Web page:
A recession throws up all sorts of hubris, and for some reason, in spite of the well documented riskiness, a plethora of restaurant start ups. In London, there have been so many new openings in the last 3 years, it is indigestion-inducing just to keep up visiting them all. Why should this be? And is this a new breed apart from those of a few years ago?
I opened my first major restaurant at the end of the cash-strapped 1970s, but was too young to know what a recession was. It flourished throughout the painfully controlled Thatcher 80s. Perhaps the key was that it was different to what was already out there. There was lots of wood, exposed aluminium ducting on the ceiling and scaffolding with blackboards suspended. I can’t recall precisely where all these ideas came from, but there was certainly an element of recycling and economy involved. But I can remember the cost of the fit out, which included restoring a 2000sq ft premises which had been destroyed by fire. It was £20,000.
Spending large amounts of money on refurbishment is one thing that has been curbed in the last few years. Investors are just not prepared to finance several hundred thousand pounds of fit out, so the look has changed and become pared down. Caravan in Exmouth Market, Ducksoup in Soho and Russell Norman’s Polpo empire, are all examples of this trend. Customers react accordingly: dress down and drop in at any time of the day for a small plate of this and that.
10 Cases in Covent Garden is a tidier example of this style, and provides what it says on the tin. It is a place where the food menu plays second fiddle to the wine list all items of which are interesting and restricted to 10 red and 10 white (or rose), expertly handwritten and all available by the glass, 1/2 litre and bottle. A welcome change from the indifferent usual offerings by the glass.
The decor is a classy navy blue, grey and white, with a black and white tiled floor, and on my visit at a sunny Saturday lunchtime, the whole of the front was opened out on to the pavement. All carefully put together with a Parisian aesthetic, with subtly padded classic bentwood chairs to encourage long comfortable drinking sessions.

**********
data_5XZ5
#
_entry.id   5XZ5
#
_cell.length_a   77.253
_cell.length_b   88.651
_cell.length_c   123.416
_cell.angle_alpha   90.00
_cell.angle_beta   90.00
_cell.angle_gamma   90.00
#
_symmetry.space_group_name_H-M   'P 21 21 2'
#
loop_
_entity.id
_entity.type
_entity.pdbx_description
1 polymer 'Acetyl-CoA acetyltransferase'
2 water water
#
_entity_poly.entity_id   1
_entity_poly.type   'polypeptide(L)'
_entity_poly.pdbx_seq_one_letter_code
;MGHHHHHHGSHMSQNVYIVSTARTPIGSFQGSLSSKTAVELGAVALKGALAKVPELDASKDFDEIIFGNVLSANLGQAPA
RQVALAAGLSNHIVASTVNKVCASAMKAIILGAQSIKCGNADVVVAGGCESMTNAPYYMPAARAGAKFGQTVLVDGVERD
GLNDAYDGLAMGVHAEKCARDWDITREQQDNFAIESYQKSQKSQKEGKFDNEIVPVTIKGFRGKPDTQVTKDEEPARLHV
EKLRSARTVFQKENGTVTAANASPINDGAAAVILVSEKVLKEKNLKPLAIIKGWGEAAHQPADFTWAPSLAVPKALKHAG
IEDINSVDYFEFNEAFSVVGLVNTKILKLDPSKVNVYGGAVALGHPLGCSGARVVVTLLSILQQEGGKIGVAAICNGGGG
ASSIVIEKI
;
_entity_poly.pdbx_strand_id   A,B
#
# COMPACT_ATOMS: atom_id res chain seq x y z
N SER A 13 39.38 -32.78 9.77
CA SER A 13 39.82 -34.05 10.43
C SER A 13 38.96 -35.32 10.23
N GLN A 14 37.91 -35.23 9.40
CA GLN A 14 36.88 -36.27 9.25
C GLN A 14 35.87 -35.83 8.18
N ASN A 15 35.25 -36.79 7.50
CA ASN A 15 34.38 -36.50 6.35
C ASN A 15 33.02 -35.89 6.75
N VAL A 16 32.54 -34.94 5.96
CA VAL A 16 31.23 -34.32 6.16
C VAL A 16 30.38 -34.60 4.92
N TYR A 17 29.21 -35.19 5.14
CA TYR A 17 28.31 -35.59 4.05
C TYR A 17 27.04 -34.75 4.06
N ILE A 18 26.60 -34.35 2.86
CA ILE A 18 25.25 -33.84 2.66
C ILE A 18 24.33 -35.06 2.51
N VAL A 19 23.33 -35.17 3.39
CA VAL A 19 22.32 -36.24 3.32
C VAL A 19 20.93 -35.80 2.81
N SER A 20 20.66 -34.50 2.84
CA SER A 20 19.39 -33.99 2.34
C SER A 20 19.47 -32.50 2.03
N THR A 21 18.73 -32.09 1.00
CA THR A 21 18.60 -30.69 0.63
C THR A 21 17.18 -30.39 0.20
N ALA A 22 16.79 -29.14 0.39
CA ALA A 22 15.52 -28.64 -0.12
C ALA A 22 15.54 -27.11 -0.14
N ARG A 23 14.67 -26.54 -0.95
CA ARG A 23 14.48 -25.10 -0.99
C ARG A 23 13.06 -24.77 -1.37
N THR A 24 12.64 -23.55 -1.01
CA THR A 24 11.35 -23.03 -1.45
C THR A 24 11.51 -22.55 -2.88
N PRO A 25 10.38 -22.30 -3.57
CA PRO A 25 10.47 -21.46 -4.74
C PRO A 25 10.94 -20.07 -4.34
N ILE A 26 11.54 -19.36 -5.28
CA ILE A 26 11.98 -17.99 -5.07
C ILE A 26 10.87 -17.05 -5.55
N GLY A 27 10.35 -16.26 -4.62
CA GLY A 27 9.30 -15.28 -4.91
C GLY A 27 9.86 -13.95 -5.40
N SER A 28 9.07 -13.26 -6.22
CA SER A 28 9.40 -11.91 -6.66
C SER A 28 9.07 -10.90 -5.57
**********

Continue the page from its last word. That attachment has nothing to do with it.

The menu is written in the current blunt no frills style on blackboards mounted here and there on the restaurant walls. Some quite heftily priced main dishes like Sole or Beef Fillet with foie gras, both at £19 would bump the bill up quite a bit, and I question whether the kitchdn warrants that kind of food spend. My brown crab starter had a rather too refined a texture for my taste, but the goats’ cheese salad at £9.50, fell way short, with some less than fresh salad leaves. My companion’s smoked anchovies came unadulterated in their tin at £10, and were delicious, so no complaints there. Nor about the 2010 English wine from 3 Choirs Vineyard, a bargain at £4.50 for a glass.
For all the minor gripes, I really liked the place, the friendly staff, and would definitely return. My tidy mind likes the organised clarity of the way it portrays itself. You know exactly what it is about, and the table in the downstairs cellar looks welcoming for wine tastings or groups of friends to share the enthusiasm of the owners for the wine they serve.
The 10 Cases
16 Endell Street
London WC2H 9BD
Tel| 020 7836 6801